This study’s findings could help design prevention and treatment interventions that hone in on risky decision-making or help adolescents with mental illness rely more on themselves to make decisions.
“Our ability to use our bodies to guide optimal decisions may go through some risky developmental windows,” Zucker said. “Knowing these periods, we can better educate adolescents about how to maneuver the challenges of adolescence.” –Science Daily

Fiction Writing Prompt: Write a story about a teen’s descent into anorexia or about recovery from anorexia.

Journaling Prompt: Write about your relationship with food, now and when you were a teen.

Art Prompt: Anorexia nervosa

Non-Fiction / Speechwriting Prompt: Inform your audience about anorexia and tell the the warning signs to look for in a loved one.

Photo Credit: Mary Lock on Flickr

CBP Officer Apprehends Suspect

…even if police interrogators and lawyers knew that some people could be coaxed into false confessions, how were they to separate the people who broke down and confessed from the people who broke down and agreed? To that end, Gudjonsson came up with the Gudjonsson suggestibility scale. It’s a series of tests, some meant to test a person’s memory under neutral conditions, and some – requiring acting ability from the interviewer – meant to see how easily the subject will abandon those memories.
The test measures two main factors, “yield” and “shift.” Yield is the degree to which a person will simply agree with leading questions. If a person asks “Don’t you think that X is a little too bossy to have that job,” it’s easier just to say “I guess,” than “No, I don’t agree.” We’ve all done it, if only to avoid an argument with a stranger on a bus. Sometimes people do it when the stakes are higher. –Esther Ingliss-Arkell

Fiction Writing Prompt: How easily would your character yield under interrogation? How easily could you character manipulate others into yielding? Write a scene that demonstrates your answer.

Journaling Prompt: How do you respond to leading questions? 

Art Prompt: Leading question

Non-Fiction / Speechwriting Prompt: Tell your audience how they can be affected by leading questions and give them strategies to handle these situations.

Photo Credit: U.S. Customs and Border Protection on Flickr


Why do we furiously resent the minor insults but forgive, or at least let go, of the major ones? Why do we let those close to us insult us in ways we’d never take from a stranger? According to the study authors, it’s because we can afford to.
If the hurt is minor, we can let it fester. If the pain is major, we find ways to calm ourselves down. We do similar things when we are physically injured. A gunshot wound can cause us less overall pain than a bad back, because we go to the hospital when we’re shot, while we’re perfectly content to wait for weeks before we seek treatment for a bad back… When something becomes too much trouble, or too painful, for us to put up with it, we take steps to alleviate the pain. This happens both physically and mentally. If holding a grudge means we have to be angry and miserable for a long time, we find a way to stop being angry. If we just suffer a little annoyance, we allow it. Or sometimes we even enjoy it. –Esther Ingliss-Arkell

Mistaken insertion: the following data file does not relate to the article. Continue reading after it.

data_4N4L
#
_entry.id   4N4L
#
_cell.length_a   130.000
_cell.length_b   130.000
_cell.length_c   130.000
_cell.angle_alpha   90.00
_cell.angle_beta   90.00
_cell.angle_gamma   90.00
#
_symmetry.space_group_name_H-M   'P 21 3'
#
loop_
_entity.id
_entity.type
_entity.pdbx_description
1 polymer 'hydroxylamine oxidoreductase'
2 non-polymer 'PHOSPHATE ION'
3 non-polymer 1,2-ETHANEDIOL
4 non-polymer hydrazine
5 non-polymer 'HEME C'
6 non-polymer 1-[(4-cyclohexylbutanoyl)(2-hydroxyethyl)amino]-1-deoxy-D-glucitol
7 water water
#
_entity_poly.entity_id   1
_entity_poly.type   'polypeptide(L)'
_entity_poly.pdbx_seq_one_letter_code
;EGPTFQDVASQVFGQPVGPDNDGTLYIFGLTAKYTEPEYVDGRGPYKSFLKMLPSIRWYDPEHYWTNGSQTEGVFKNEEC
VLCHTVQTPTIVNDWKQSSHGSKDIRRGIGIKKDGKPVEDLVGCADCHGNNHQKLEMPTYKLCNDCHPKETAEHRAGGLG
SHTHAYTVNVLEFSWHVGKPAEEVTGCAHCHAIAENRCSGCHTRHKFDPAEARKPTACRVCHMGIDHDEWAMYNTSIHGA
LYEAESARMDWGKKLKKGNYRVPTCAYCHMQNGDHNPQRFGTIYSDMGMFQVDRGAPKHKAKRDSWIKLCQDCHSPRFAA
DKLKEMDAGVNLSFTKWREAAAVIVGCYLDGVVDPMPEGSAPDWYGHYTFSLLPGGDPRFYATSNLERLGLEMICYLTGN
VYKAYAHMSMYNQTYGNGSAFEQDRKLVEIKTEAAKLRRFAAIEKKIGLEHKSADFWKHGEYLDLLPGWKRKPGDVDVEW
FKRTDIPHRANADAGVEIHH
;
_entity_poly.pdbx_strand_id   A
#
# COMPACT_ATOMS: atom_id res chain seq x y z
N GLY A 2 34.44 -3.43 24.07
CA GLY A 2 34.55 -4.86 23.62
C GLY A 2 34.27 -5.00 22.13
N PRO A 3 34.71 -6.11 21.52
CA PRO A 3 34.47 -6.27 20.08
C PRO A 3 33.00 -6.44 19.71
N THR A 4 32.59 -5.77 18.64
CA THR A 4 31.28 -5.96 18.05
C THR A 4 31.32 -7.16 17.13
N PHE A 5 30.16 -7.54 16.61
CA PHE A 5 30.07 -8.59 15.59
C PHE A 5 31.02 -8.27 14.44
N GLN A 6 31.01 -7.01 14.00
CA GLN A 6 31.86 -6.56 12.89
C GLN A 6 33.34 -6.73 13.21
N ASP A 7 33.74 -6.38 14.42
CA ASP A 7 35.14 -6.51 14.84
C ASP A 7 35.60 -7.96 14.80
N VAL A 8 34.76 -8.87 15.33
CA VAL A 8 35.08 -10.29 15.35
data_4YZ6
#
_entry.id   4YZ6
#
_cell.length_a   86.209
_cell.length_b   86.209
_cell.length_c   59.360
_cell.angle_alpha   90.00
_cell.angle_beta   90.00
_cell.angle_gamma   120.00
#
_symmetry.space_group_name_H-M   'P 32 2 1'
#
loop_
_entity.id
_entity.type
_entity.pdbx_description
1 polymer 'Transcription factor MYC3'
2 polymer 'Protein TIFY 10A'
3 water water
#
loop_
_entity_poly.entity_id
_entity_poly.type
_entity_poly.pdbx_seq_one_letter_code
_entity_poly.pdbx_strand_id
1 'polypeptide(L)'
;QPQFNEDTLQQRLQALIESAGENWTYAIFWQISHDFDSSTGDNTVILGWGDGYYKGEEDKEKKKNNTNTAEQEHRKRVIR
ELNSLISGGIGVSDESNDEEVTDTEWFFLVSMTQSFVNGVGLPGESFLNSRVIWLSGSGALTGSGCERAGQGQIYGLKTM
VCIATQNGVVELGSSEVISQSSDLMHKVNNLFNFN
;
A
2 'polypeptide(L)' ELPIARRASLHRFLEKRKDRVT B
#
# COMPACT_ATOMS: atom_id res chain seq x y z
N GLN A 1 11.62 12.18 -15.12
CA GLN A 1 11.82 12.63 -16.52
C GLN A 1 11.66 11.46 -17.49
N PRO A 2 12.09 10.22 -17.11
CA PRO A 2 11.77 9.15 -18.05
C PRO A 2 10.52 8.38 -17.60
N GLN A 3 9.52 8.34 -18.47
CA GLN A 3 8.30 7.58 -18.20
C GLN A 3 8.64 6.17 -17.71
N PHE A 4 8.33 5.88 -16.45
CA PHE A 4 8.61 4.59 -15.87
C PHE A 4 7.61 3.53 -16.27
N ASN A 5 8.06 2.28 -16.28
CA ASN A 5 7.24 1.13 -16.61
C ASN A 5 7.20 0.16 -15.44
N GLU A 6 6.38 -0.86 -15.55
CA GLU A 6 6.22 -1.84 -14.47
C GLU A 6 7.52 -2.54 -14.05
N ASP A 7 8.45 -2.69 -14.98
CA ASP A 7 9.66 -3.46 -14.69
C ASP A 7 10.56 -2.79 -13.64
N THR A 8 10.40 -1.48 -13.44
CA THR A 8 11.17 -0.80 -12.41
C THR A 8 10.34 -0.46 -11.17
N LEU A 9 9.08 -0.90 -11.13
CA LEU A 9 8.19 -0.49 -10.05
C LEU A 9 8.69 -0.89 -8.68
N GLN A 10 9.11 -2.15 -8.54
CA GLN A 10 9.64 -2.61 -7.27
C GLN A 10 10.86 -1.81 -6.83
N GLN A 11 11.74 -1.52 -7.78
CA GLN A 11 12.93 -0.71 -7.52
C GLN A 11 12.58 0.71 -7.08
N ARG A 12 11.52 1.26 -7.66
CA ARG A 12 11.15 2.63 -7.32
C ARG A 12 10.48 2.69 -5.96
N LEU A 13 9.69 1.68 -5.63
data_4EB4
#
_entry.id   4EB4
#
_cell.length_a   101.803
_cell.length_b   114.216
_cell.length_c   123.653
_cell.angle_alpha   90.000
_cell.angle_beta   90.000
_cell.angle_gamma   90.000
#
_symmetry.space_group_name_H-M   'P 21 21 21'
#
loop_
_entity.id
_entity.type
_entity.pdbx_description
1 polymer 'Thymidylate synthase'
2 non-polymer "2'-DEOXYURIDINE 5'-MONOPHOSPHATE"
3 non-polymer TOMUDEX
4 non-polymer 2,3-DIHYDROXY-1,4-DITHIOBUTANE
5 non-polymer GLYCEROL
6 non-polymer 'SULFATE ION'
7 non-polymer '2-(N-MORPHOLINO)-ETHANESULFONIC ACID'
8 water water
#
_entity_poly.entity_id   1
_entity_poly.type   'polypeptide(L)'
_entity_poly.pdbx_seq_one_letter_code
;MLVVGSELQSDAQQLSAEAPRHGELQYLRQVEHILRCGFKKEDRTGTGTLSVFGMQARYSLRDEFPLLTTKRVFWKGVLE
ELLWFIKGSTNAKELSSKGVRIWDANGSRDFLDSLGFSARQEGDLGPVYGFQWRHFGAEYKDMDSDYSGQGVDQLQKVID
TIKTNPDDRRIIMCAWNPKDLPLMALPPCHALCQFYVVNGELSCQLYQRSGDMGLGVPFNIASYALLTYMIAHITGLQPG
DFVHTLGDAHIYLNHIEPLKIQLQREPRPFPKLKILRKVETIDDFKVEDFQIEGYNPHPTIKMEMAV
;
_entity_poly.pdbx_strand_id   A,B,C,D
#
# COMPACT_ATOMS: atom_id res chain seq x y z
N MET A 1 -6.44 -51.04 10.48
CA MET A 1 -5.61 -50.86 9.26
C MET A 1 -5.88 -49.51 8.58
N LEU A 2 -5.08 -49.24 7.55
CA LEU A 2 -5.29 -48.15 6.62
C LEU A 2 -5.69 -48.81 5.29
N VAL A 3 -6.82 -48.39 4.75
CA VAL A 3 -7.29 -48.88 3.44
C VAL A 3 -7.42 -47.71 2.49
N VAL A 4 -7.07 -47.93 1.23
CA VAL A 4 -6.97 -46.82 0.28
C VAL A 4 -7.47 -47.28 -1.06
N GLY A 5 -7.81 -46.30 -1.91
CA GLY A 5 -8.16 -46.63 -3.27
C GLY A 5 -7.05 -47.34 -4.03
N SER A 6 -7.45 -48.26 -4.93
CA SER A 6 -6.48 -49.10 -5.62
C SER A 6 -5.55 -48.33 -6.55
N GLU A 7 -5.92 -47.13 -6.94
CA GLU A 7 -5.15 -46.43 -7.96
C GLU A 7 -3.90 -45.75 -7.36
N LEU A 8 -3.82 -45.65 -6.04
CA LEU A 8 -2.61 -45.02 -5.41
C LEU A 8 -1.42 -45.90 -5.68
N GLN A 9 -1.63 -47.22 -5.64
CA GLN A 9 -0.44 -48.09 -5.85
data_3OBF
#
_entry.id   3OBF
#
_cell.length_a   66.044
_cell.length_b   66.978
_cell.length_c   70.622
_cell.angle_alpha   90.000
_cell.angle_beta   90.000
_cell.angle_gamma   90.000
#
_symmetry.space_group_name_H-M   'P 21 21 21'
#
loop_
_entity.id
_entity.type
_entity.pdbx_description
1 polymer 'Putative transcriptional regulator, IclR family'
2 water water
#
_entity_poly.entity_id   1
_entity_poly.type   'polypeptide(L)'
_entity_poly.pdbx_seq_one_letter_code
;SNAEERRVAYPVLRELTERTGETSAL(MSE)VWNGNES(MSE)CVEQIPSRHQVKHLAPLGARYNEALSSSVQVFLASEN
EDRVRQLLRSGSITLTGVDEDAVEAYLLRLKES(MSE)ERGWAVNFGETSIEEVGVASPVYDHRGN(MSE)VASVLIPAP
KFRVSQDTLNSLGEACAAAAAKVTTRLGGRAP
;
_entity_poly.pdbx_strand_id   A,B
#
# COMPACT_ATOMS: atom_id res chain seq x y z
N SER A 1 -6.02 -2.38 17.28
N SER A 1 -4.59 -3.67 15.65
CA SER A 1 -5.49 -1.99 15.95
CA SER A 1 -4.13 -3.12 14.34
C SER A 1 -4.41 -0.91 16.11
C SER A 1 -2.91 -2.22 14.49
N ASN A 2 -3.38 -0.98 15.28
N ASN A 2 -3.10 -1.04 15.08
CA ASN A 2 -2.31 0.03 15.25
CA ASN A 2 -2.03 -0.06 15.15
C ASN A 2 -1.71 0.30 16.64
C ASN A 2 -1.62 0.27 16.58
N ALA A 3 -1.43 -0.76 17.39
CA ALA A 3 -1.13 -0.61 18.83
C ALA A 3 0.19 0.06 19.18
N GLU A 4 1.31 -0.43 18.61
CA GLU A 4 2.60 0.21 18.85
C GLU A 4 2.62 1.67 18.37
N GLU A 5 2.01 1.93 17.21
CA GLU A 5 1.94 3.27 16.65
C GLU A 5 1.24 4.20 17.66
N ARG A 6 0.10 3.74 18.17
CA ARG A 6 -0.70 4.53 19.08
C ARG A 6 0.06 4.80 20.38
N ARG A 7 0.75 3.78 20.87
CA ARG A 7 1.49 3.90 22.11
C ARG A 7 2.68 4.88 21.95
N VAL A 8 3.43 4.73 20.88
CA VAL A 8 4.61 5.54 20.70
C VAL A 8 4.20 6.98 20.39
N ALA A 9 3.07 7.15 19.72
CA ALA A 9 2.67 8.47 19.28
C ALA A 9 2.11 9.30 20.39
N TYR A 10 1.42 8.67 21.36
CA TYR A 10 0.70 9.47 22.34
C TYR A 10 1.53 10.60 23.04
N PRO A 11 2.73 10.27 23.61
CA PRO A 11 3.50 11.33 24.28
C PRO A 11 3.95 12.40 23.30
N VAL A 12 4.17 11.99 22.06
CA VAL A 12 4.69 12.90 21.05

Fiction Writing Prompt: Write a story about a festering grudge that initiates the conflict and drives the plot.

Journaling Prompt: Write about a grudge you are holding on to and why.

Art Prompt: Holding a grudge

Non-Fiction / Speechwriting Prompt: Tell your audience why they hold on to grudges and how they can let go of them.

Photo Credit: Katie Brady on Flickr


“When people feel guilt about a specific behavior, they experience tension, remorse, and regret,” the researchers write. “Research has shown that this sense of tension and regret typically motivates reparative action — confessing, apologizing, or somehow repairing the damage done.”
Feelings of shame, on the other hand, involve a painful feeling directed toward the self. For some people, feelings of shame lead to a defensive response, a denial of responsibility, and a need to blame others — a process that can lead to aggression.
Tangney and her colleagues interviewed over 470 inmates, asking them about their feelings of guilt, shame, and externalization of blame soon after they were incarcerated. The researchers followed up with 332 of the offenders a year after they had been released, this time asking them whether they had been arrested again and whether they had committed a crime but had not been caught. They also compared the self-reported data to official arrest records.
Overall, expressions of guilt and shame were associated with recidivism rates, but in different ways.
“Proneness to guilt predicts less recidivism — a lower likelihood of re-offense,” Tangney says. That is, the more inclined an inmate is to feel guilt, the less likely he or she is to re-offend.
The implications of proneness to shame, on the other hand, were more complex.
Inmates inclined to feel shame, and who were also defensive and blameful of others, were more likely to slip back into crime. Inmates who were shameful but who didn’tblame others were less likely to end up in jail again. –Science Daily

Fiction Writing Prompt: Write a story about a criminal. Include inner monologue that illuminates the shame / guilt he or she feels. Show how it drives the criminal’s actions in the story.

Journaling Prompt: Write about something that you feel shameful about. How can you move past this painful feeling?

Art Prompt: Guilt and shame

Non-Fiction / Speechwriting Prompt: Inform your audience about the difference between guilt and shame. Include how they influence behavior.

Photo Credit: h.koppdelaney on Flickr